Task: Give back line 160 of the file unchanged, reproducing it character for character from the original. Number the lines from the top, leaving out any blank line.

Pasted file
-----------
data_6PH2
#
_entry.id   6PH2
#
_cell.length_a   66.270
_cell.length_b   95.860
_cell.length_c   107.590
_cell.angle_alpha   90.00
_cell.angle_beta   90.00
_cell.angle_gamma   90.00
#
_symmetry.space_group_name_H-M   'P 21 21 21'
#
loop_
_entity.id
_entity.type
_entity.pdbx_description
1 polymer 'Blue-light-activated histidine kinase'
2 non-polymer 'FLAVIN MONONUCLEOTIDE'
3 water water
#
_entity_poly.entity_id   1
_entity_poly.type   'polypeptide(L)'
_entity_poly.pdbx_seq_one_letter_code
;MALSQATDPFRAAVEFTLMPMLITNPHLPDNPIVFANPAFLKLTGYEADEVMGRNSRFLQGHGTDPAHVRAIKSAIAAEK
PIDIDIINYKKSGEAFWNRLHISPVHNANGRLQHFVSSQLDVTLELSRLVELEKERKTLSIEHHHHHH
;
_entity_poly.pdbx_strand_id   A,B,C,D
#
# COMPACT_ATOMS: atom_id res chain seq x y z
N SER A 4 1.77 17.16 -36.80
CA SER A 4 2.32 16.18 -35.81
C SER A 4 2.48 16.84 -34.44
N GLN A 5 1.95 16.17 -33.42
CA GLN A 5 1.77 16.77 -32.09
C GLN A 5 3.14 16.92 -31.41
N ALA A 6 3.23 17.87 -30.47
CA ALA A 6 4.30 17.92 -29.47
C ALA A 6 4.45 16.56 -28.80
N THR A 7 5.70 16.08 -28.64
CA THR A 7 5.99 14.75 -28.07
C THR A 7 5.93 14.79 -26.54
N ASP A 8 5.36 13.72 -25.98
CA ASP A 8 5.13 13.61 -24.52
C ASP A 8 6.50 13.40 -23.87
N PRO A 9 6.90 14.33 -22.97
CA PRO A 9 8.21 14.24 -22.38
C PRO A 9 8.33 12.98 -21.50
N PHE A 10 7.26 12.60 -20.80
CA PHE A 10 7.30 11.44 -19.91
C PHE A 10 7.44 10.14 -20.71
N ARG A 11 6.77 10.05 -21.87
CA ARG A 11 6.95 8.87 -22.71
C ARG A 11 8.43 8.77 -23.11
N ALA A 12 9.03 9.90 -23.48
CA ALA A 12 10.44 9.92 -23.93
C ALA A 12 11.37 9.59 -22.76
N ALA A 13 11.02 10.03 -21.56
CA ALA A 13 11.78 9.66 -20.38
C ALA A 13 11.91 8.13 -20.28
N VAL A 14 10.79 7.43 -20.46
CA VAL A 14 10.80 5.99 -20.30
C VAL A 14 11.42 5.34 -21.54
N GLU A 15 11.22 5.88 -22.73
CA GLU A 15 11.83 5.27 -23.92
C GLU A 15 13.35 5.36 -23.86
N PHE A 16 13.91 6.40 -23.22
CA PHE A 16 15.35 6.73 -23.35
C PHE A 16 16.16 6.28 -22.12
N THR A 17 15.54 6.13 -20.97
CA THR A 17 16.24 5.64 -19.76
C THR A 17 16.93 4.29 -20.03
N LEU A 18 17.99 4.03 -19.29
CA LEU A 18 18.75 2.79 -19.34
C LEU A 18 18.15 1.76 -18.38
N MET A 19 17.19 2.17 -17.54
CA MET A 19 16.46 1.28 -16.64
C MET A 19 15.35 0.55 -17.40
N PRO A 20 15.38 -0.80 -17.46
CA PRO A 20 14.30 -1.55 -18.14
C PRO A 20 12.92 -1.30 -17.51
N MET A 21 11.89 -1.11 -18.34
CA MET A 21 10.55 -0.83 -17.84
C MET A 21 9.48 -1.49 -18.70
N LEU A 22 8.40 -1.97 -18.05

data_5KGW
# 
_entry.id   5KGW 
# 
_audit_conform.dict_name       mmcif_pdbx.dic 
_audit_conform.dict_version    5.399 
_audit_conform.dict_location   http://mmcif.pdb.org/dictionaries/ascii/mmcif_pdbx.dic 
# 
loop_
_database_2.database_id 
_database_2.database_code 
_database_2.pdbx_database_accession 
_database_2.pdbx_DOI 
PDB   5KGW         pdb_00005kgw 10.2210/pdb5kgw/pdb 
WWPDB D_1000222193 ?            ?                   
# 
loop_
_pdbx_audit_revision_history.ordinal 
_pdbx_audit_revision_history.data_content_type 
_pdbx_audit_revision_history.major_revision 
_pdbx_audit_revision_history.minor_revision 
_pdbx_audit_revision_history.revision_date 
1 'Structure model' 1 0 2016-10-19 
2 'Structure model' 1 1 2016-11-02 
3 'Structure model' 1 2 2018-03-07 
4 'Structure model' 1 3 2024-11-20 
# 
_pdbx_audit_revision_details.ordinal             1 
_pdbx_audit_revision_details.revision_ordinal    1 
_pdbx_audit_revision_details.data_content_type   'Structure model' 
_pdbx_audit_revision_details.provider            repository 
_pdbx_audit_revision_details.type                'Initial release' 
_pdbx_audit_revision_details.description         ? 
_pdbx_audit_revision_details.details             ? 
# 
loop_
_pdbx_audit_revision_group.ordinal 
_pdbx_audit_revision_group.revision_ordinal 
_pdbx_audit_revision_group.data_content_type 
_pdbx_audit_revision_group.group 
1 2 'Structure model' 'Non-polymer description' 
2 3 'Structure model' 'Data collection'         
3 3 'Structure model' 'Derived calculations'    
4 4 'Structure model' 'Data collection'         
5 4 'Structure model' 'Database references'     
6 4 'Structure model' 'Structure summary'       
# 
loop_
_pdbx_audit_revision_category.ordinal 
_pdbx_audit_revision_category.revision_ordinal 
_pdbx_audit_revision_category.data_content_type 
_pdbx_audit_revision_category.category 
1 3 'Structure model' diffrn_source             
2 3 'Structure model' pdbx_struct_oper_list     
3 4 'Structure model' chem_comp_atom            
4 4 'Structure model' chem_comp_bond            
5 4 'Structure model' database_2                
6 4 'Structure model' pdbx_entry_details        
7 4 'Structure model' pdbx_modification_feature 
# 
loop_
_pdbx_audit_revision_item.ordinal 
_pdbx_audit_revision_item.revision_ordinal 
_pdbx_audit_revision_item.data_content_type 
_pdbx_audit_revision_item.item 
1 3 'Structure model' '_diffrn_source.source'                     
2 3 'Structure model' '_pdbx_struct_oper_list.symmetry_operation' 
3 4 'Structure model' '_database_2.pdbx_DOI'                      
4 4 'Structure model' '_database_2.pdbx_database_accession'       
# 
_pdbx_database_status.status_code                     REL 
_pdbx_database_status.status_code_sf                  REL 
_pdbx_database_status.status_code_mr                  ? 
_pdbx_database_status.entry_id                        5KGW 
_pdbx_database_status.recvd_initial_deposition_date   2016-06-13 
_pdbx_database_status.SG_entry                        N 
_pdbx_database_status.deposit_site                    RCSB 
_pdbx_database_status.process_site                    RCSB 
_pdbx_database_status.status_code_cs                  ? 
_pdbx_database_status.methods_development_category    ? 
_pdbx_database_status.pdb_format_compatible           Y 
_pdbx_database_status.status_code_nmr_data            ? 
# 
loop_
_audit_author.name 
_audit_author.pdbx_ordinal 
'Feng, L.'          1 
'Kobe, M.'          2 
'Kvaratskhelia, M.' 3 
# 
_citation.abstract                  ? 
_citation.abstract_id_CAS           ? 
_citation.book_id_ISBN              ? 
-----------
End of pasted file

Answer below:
_pdbx_database_status.recvd_initial_deposition_date   2016-06-13 